The Private Lives of the Tudors by Tracy BormanI do not live in a corner. A thousand eyes see all I do. Elizabeth I
The Tudor monarchs were constantly surrounded by an army of attendants, courtiers and ministers. Even in their most private moments, they were accompanied by a servant specifically appointed for the task. A groom of the stool would stand patiently by as Henry VIII performed his daily purges, and when Elizabeth I retired for the evening, one of her female servants would sleep at the end of her bed.
These attendants knew the truth behind the glamorous exterior. They saw the tears shed by Henry VII upon the death of his son Arthur. They knew the tragic secret behind Bloody Marys phantom pregnancies. And they saw the crooked carcass beneath Elizabeth Is carefully applied makeup, gowns and accessories.
It is the accounts of these eyewitnesses, as well as a rich array of other contemporary sources that historian Tracy Borman has examined more closely than ever before. With new insights and discoveries, and in the same way that she brilliantly illuminated the real Thomas Cromwell - The Private Life of the Tudors will reveal previously unexamined details about the characters we think we know so well.
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How the Tudor dynasty shaped modern Britain
The Tudors are the most famous English royal dynasty, their name remaining at the forefront of European history thanks to films and television. The Tudors are also important for their actions as much as their reputations. They ruled England during the era when Western Europe moved from the medieval to the early modern, and they instituted changes in government administration, the relationship between crown and people, the image of the monarchy and the way people worshiped. They also oversaw a golden age of English writing and exploration. They represent both a golden age a term still in use as a recent film about Elizabeth I showed and an era of infamy, one of the most divisive families in Europe. The history of the Tudors can be traced back to the thirteenth century, but their rise to prominence began in the fifteenth.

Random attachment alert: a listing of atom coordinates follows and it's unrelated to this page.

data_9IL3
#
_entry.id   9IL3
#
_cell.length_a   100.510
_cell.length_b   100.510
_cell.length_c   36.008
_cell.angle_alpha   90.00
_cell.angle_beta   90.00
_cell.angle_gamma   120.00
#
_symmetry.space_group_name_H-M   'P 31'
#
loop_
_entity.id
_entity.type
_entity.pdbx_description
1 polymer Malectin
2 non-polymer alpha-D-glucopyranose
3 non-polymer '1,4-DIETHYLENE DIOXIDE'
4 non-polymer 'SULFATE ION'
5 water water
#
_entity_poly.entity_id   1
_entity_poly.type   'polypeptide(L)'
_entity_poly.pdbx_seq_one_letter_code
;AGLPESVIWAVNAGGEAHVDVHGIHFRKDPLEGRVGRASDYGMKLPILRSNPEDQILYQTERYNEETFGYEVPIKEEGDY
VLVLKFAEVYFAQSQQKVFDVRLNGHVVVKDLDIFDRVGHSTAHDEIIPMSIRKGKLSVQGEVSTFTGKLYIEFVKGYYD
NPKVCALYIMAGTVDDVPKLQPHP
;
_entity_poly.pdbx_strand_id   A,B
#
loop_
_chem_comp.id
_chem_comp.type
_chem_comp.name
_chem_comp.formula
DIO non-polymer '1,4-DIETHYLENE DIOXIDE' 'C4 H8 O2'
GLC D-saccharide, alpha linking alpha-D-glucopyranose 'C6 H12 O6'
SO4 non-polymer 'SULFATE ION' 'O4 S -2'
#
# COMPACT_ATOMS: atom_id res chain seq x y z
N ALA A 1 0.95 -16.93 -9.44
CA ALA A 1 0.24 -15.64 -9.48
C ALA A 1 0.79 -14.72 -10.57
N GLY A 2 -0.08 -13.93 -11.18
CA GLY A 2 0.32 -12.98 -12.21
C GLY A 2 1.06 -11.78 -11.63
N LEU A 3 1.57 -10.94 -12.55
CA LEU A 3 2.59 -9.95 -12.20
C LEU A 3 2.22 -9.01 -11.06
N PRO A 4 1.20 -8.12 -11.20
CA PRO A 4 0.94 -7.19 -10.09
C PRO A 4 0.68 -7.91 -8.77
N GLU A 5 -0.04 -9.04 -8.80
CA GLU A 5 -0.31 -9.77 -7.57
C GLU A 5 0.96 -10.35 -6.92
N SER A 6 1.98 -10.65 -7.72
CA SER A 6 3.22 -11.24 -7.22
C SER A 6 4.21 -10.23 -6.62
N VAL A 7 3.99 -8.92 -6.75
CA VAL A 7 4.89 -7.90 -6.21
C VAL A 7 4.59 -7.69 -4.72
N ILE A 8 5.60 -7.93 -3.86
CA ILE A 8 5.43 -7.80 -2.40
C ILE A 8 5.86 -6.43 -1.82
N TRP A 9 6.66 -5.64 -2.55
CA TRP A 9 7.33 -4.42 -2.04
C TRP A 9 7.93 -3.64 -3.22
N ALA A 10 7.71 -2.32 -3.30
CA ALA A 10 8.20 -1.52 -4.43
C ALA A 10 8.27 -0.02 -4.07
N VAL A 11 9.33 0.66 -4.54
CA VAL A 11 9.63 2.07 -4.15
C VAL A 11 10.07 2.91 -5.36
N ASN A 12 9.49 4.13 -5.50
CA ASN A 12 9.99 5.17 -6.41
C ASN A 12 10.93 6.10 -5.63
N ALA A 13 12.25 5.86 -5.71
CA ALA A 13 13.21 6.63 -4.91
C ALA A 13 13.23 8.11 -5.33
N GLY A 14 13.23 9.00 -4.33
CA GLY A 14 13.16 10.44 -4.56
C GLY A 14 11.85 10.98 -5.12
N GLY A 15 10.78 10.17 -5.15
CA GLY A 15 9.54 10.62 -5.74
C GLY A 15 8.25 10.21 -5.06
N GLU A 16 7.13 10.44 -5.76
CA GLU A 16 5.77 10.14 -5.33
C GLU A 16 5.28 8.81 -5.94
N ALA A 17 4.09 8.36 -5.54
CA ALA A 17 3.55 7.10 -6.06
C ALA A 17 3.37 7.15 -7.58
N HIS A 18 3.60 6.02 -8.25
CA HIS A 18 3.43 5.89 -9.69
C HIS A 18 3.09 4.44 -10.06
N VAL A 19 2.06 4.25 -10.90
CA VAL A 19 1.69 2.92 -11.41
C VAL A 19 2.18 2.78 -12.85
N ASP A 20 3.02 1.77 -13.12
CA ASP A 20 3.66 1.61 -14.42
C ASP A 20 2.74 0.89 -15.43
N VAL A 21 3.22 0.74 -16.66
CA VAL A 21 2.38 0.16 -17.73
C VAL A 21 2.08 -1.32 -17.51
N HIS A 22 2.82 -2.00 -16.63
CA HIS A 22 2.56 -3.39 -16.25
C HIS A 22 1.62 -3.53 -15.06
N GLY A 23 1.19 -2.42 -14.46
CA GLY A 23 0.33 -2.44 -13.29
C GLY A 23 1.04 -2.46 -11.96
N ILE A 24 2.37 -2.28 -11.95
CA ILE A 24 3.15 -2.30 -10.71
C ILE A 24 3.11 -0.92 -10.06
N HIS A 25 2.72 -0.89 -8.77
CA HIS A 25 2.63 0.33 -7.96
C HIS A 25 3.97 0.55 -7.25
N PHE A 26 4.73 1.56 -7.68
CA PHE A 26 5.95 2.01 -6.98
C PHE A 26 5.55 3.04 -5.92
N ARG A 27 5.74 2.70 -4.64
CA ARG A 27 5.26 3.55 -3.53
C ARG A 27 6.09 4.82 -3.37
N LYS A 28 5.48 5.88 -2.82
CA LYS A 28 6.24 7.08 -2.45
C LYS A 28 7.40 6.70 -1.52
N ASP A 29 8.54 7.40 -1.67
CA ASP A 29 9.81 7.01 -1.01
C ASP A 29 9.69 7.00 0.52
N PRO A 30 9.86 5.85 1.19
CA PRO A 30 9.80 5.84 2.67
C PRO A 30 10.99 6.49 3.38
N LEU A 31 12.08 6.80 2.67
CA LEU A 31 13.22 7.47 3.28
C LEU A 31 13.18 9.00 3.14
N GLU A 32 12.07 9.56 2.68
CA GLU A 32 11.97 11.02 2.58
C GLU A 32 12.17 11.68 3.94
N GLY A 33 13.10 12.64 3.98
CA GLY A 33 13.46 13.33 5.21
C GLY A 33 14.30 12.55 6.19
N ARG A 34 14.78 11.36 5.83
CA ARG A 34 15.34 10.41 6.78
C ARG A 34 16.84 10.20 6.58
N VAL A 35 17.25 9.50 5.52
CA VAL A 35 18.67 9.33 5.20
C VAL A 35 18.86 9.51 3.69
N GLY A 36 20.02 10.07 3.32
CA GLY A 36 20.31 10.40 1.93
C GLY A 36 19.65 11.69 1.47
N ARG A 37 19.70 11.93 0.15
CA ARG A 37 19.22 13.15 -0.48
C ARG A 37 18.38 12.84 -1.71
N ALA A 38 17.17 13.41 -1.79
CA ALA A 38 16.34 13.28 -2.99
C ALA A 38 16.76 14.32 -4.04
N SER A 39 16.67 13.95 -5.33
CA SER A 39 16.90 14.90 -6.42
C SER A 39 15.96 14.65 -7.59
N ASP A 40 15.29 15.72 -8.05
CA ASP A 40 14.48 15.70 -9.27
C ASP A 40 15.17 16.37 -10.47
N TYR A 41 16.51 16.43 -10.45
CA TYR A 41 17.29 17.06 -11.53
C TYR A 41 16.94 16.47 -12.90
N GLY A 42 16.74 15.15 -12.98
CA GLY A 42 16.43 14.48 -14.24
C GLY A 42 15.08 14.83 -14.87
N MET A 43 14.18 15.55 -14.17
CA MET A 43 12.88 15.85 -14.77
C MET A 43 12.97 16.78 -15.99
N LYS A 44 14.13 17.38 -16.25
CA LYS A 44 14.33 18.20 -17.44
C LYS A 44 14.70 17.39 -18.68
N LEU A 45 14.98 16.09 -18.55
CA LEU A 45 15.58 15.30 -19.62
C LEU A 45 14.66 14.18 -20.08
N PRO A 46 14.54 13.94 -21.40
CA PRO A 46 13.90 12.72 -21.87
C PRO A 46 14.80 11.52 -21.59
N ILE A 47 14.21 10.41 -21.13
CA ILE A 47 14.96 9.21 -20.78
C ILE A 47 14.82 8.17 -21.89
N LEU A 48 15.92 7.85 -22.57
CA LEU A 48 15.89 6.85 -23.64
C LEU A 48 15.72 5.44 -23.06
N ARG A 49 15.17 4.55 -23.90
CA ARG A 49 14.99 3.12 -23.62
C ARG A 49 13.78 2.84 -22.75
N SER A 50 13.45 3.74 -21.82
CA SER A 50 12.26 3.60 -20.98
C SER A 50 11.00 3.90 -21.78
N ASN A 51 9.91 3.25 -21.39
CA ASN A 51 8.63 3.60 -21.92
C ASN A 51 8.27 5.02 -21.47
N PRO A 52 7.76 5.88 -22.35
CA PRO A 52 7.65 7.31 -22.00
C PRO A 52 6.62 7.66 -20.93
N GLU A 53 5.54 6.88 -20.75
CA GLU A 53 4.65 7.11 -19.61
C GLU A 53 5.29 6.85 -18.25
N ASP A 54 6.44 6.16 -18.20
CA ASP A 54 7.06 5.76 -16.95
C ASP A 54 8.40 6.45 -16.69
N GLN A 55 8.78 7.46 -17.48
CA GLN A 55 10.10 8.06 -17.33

Lady Jane Grey , arguably queen for 9 days in , descended from the House of Tudor in the female line. The Tudor family rose to power in the wake of the Wars of the Roses , which left the House of Lancaster, to which the Tudors were aligned, extinct in the male line. Henry Tudor, the future Henry VII, succeeded in presenting himself as a candidate not only for traditional Lancastrian supporters, but also for discontented supporters of their rival House of York , and he took the throne by right of conquest. Following his victory at the Battle of Bosworth Field 22 August , he reinforced his position in by fulfilling his vow to marry the English princess Elizabeth of York , daughter of Edward IV , thus symbolically uniting the former warring factions under the new dynasty. The Tudors extended their power beyond modern England, achieving the full union of England and the Principality of Wales in Laws in Wales Acts and , and successfully asserting English authority over the Kingdom of Ireland proclaimed by the Crown of Ireland Act
But how much do you know about this turbulent period? Here, historian Tracy Borman reveals five lesser-known Tudor facts When Henry Tudor defeated Richard III at the battle of Bosworth in , the vast majority of his subjects saw him as a usurper — and they were right. There were other claimants with stronger blood claims to the throne than his. Education was seen as something of a luxury for most Tudors, and it was usually the children of the rich who received anything approaching a decent schooling. Pages displaying the alphabet and religious material were attached to wooden boards and covered with a transparent sheet of cow horn hence the name.